Whether a recent story about proclivities of Admiral Lord Nelson is true or false, it rather proves that the sexual lives of the renowned dead provide good copy.
This has always been the case with composers. A theory put forward in Paul Kildea’s widely praised 2013 biography of Benjamin Britten speculated that, rather than dying of a congenital heart problem, the condition was actually a result of tertiary syphilis. It is a disease that has been linked to countless other composers, including Scott Joplin, Delius, Hugo Wolf, Smetana, Glinka, Donizetti, Schubert, Beethoven and Mozart.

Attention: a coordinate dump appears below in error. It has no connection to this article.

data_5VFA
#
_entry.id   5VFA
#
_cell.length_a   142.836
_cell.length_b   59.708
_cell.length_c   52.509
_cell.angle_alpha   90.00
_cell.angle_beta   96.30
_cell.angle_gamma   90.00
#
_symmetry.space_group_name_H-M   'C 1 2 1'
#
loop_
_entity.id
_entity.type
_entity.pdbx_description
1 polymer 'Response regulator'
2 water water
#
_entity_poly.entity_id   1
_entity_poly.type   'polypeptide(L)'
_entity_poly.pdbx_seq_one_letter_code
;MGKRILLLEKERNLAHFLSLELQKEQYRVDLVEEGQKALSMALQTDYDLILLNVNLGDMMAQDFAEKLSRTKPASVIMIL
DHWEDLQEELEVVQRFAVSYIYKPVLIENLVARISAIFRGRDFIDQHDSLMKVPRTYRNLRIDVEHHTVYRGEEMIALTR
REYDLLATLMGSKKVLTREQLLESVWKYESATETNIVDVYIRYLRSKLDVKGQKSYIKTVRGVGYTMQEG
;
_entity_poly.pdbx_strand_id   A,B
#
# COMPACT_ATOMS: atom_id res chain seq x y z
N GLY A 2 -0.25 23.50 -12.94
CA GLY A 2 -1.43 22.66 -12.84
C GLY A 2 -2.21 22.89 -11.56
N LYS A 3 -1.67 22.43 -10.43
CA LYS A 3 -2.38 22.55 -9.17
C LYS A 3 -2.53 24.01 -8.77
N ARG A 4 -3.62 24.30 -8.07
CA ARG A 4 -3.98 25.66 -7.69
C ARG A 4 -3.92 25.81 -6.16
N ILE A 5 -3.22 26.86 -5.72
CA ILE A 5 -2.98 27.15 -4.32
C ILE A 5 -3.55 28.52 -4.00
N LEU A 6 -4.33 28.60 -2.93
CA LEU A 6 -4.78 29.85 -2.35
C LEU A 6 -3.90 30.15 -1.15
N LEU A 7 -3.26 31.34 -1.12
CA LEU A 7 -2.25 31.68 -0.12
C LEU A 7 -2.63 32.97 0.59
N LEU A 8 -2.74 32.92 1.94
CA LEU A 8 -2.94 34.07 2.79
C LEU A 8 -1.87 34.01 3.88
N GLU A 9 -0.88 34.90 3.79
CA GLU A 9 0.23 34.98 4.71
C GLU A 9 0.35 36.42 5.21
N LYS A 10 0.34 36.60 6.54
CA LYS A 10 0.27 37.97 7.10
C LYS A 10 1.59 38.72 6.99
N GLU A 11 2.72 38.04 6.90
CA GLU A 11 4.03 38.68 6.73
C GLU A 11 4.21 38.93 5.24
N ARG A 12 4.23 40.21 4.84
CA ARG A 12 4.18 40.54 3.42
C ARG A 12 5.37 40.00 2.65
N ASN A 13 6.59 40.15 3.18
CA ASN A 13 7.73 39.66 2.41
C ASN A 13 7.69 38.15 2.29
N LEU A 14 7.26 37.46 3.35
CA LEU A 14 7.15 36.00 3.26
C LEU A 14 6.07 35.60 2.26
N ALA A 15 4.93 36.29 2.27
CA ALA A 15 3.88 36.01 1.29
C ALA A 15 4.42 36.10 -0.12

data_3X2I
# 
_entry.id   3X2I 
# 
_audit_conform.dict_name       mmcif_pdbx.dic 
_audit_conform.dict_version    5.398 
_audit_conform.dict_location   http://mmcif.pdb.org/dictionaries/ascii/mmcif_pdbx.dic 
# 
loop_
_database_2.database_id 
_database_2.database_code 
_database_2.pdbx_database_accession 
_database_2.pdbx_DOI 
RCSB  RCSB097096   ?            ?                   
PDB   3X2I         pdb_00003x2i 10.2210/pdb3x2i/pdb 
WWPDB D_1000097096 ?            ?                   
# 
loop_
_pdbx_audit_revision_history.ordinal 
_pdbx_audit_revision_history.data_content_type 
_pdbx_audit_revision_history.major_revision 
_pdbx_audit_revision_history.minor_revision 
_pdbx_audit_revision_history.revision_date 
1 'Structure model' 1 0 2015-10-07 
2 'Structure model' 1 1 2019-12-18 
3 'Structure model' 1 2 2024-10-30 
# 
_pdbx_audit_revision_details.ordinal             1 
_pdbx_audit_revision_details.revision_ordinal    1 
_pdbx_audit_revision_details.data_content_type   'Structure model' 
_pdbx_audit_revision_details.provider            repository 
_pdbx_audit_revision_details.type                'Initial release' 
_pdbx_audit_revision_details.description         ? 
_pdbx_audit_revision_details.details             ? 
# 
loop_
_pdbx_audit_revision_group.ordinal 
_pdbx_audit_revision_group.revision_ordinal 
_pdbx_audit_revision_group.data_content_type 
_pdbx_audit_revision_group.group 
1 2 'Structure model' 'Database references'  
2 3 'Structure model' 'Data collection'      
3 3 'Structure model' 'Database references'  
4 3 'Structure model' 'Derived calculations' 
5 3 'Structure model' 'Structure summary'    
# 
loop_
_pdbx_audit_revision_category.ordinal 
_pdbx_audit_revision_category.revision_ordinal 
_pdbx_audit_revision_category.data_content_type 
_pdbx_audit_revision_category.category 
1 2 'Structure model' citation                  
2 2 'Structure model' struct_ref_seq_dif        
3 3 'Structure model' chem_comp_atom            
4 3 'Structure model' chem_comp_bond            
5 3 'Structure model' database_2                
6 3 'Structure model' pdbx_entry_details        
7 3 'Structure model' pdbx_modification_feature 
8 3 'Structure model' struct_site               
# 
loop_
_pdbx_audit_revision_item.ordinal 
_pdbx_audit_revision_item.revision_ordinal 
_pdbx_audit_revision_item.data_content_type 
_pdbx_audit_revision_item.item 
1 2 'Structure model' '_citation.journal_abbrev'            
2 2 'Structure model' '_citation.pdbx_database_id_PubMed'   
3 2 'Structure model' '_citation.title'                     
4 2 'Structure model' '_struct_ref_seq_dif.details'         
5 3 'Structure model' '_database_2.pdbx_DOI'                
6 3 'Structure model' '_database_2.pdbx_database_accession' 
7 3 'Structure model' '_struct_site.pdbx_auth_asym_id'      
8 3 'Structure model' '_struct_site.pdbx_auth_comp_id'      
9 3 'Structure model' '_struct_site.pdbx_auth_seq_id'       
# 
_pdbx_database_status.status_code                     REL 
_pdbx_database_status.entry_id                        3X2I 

A new book by fellow of the Royal College of Surgeons Jonathan Noble seeks to put the record straight. Interviewed about it in the Guardian he observed that “The list of composers who had syphilis is short. The list of composers said to have had syphilis is enormous.” And of Benjamin Britten’s syphilis he believes that ‘The evidence for that is scant,’ deriving as it did from ‘hearsay and an elderly doctor who “had nothing to do with Britten’s care”’.
In total Noble’s book That Jealous Demon, My Wretched Health: Disease, Death and Composers examines the deaths of 70 composers, in a number of cases debunking tales of “venereal disease, alcoholism or sexual impropriety.”
Read the full story at the Guardian.